Hot Dogs & Drinks

Posted by Katie Heaton
Fairmont City Library Center
(618) 482-3966

Tuesday, June 14, 2011

Miss Alison's latest book reviews

As a book reviewer for School Library Journal, our Children's Librarian, Alison Donnelly reads and writes about fiction and non-fiction titles for various age ranges.  Here are her reviews as published in the June issue of School Library Journal.  If you are interested in reading any of these titles, please let us know and we can order them for you.

You Are a Gift to the World/The World Is a Gift to You by Laura Duksta, illustrated by Dona Turner. Published by Sourcebooks/Jabberwocky.

K-Gr 2–This flip-sided book is cleverly designed to contain two stories with the same ending, repeating the format of the author’s I Love You More (Sourcebooks/Jabberwocky, 2007). “You Are a Gift to the World” is a sweet ode to a child and the joy that she brings to her parents and the world by virtue of being. Flip the book over, “The World Is a Gift to You” is an elemental story of the value of the natural world and how things we take for granted are precious and worth revering. The artwork is charming and comforting. The images of children with their families are reassuring and gentle, and the middle “ending” page of both stories is sure to be enjoyed over and over.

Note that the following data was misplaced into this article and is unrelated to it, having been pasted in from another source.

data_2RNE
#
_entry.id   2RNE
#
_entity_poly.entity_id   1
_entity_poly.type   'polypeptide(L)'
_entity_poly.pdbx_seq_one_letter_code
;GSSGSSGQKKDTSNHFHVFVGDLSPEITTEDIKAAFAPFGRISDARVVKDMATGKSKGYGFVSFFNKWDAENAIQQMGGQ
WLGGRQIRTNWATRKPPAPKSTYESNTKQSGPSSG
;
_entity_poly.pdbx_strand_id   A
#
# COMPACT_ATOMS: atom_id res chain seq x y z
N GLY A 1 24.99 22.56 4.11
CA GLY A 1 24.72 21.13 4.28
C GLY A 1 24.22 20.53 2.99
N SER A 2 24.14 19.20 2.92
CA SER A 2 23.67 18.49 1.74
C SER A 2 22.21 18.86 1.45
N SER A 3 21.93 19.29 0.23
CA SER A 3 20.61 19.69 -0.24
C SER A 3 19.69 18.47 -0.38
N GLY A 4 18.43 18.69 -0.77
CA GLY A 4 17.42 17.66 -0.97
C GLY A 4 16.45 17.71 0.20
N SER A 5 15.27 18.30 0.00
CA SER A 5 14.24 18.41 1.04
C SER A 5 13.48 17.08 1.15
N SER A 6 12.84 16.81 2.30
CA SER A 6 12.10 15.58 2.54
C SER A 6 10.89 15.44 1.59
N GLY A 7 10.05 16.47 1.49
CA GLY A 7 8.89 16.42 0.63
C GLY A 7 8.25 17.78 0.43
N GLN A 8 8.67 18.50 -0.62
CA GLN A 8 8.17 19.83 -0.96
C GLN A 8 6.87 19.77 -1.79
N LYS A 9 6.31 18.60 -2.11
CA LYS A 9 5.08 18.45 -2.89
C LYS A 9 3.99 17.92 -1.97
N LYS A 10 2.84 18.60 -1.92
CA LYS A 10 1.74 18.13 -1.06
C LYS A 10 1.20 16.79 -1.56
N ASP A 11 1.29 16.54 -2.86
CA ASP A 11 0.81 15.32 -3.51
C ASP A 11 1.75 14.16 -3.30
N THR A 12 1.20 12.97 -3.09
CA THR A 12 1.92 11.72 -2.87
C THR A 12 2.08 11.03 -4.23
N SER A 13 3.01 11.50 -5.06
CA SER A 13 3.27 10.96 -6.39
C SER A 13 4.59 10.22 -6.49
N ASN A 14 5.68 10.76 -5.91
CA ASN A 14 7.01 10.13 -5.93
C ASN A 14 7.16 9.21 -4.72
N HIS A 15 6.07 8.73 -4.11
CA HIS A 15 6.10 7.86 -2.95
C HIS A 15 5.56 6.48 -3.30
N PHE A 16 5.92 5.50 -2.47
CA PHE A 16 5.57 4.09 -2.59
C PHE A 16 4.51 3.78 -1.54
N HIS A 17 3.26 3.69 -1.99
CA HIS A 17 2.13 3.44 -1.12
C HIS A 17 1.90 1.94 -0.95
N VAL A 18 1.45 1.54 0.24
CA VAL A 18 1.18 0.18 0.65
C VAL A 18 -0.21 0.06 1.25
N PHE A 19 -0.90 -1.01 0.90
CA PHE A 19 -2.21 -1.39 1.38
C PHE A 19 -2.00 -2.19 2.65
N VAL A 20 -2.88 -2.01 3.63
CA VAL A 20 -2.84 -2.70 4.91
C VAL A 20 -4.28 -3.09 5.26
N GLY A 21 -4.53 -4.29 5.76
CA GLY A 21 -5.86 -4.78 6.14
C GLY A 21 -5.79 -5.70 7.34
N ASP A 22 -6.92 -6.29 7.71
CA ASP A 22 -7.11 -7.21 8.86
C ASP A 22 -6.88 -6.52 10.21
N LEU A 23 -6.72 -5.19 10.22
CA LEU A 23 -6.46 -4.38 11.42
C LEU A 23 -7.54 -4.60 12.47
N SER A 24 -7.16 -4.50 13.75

Hush, Hush! by Margaret Wild illustrated by Bridget Strevens-Marzo. Published by Little Hare, distributed. by Trafalgar Square.

PreS-K–Because he is not yet sleepy, Baby Hippo takes a walk through the jungle. He hears a constant “Hush, hush!” as the parents of the other animals gently encourage them to settle down. Of course, the Hippo’s journey makes him very tired, and soon he snuggles up with his mother. The large illustrations, saturated with color, are soothing, simple, and sweet, and the story is gentle and comforting. But with so many bedtime stories available, this appealing book by the team who created Kiss, Kiss! (S & S, 2004) may be an additional purchase.

My Princess Boy by Cheryl Kilodavis, illustrated by Suzanne DeSimone. Published by S & S/Aladdin.

K-Gr 2–Kilodavis introduces the difficult themes of bullying and being different, based on the experiences of her four-year-old son. The book tells of a boy who “plays dress up in girly dresses” and is laughed at when he wears them to school but has the support of his family. It is tenderly written and simple enough to be understood by young children. Readers learn about the child’s experiences, good and bad. At the end, powerful questions are directed to them for thought and discussion: “If you see a Princess Boy….Will you call him a name? …Will you like him for who he is?” DeSimone’s illustrations are colorful, bright, and positive. Children may ask why the people depicted have no faces, which may spark discussions about how we are all the same. This is a book about unconditional love, social acceptance, and a strong family. It is also a call for diversity, tolerance, and an end to bullying and judgments. It will be well placed in elementary school counseling offices as well as in school and public libraries.